If a young man gets on a bus, and if a young woman immediately starts moving her things so he can sit next to her, especially if there are other seats available, it’s possible that it will look like a flirtatious move. Then she can spend the rest of the trip fighting off unwanted attention. I get the idea the young man had a bone to pick with all women that day and took his first opportunity to complain about the first ones he saw. Really, he sounds like the entitled one who expects seats to magically appear and pretty young women to cater to his every desire.

  • Green123 December 26, 2012, 2:14 pm

    I don’t think the OP did anything wrong in this scenario, and am frankly surprised by the Admin’s assertion that she was being ‘entitled’. That would have been the case if she’d refused to move the bag, but she was clearly willing to do so.

  • Kit December 26, 2012, 4:16 pm

    In some trams I have met, especially older people may sit on the aisle seat for the reason that they find it difficult to press themselves between seats. They usually let nimbler people past readily enough, though.

    I agree with CatToo that the man was probably looking for a way for him and the young boy sitting near to each other – a perfectly natural thing to do. He probably would have got those seats, if he had been a bit more patient! Maybe, if he had asked the girls politely if they’d sit together, they would have agreed to it, too. Anyway my experience with such kind of buses is that, if some people are traveling together/are friends, they would sit together from the start – and probably talk all over the bus. 😛

  • Brenda December 26, 2012, 4:17 pm

    I used to take a commuter bus to and from work everyday, and I have to agree with the OP and CatToo, mostly.

    There were overhead bins on the buses, and I would often put my stuff there, but some of the buses had smaller bins than others, so my backpack wouldn’t fit, or I might be carrying in an extra bag containing lunch supplies for several days. I don’t like putting my backpack on the ground or on the floor of a commuter vehicle. Actually, I’d rather put my backpack on leafy ground than on the floor of a transit vehicle. Those floors are really dirty. They are seldom cleaned. So, if a seat was free and my stuff wouldn’t fit in the overhead, it went on the seat next to me.

    As soon as the bus would get about 2/3 full, I would often move my bag onto my lap, and free up the seat. But I also usually sat on the aisle, as I’m on the tall side and the window seats often had less leg room due to the wheelwells, and because I got off at one of the earlier stops on my way to work. I could also lower the seat arm and give myself some extra room.

    And I think CatToo was correct: the man made the assumption that the two women were traveling together, and he felt they should have sat together. A poor assumption that led to rude behavior.

  • Lynne December 26, 2012, 4:36 pm

    @L — erm, I also ride the train in Atlanta on a daily basis, and I have never, nor do I now, interpet people choosing an aisle seat as considering themselves More Equal Than Others.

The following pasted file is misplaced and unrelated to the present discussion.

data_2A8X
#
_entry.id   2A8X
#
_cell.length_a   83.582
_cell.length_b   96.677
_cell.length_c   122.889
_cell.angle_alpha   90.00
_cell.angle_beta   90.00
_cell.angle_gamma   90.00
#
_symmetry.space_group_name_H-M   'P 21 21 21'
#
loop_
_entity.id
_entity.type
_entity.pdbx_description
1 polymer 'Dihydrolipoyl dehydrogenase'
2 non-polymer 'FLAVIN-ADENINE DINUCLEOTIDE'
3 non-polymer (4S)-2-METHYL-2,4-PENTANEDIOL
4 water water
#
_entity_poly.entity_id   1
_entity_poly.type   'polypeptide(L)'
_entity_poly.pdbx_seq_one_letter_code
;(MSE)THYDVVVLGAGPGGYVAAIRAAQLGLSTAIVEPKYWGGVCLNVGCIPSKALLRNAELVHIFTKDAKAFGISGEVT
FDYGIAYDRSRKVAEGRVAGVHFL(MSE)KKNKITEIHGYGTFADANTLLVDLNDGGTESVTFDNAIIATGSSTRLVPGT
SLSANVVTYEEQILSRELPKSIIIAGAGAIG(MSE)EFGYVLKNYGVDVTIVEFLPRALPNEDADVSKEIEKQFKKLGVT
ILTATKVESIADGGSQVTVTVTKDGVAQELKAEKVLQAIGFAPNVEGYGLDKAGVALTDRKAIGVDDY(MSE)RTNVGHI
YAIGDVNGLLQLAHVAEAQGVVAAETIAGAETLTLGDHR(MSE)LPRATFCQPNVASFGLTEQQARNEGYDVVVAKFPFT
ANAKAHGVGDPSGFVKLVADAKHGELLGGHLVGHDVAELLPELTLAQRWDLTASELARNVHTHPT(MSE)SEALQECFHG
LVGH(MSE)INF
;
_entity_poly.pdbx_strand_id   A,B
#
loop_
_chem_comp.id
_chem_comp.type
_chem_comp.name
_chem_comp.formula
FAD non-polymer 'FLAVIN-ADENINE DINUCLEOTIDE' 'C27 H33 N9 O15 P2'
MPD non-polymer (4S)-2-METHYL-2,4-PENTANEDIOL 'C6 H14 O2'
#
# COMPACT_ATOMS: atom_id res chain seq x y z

The only polite, direct thing I’ve ever had to say is, “Excuse me,” or “Excuse me, please, may I squeeze by you?” if I’m feeling particularly verbose.

    While I can’t guarantee your results, no one on MARTA has ever given me issues for wanting to sit down, and if you go in with the attitude that you just need to step by them, they probably won’t. If you go in with the attitude that they are obviously being over-entitled, then they may sense it — and if they do, could be more likely to respond aggressively in return. Give it a try tomorrow, and let us know how it works! 😉

  • Din December 26, 2012, 5:10 pm

    I completely disagree, Admin. I use subway and/or bus nearly every day, and frequently put my handbag or groceries on the seat next to me. At most this young woman may have been a bit slow in moving her bag once she saw the bus was getting crowded, but she did note that there were plenty of other empty seats. The proper etiquette if you want to sit in a specific seat that someone has occupied with an inanimate object is to use your polite spine and simply say “excuse me”, which alerts the owner of said inanimate object that you would like to sit in its place. If anyone was being passive agressive it was the father/passenger.

  • Michele K. December 26, 2012, 5:31 pm

    I have to go with the majority on this. When I was in school and often took the bus to get around, the normal procedure was to put your backpack/purse, etc. in the seat next to you. If the bus started to get crowded, I expected to give up that seat to someone getting on. I saw this on Greyhound buses, private buses, and city buses. Some buses do not have the room or a secure area (overhead bins, tight underseat stowage) to put stuff. It is easier to put it on the empty seat next to you than try to hold it on your lap.

    Should she have been more ready to move her things? Maybe. Was she being a thief trying to take money from the bus company by using the seat for her things? No.

    The gentlemen who made the P/A comment was rude because of his comments and his actions. He waited until the OP was moving her backpack due to his silent signal of wanting the seat, then he walked off and made a rude comment.

  • Jays December 26, 2012, 5:58 pm

    I also agree with the OP. She was moving the bag … which until that point had not inconvenienced anyone. The guy was rude. Why the nasty comment? Why not just ask? Politeness goes both ways.

    And, really, why assume she was sighing “copiously in indignation?”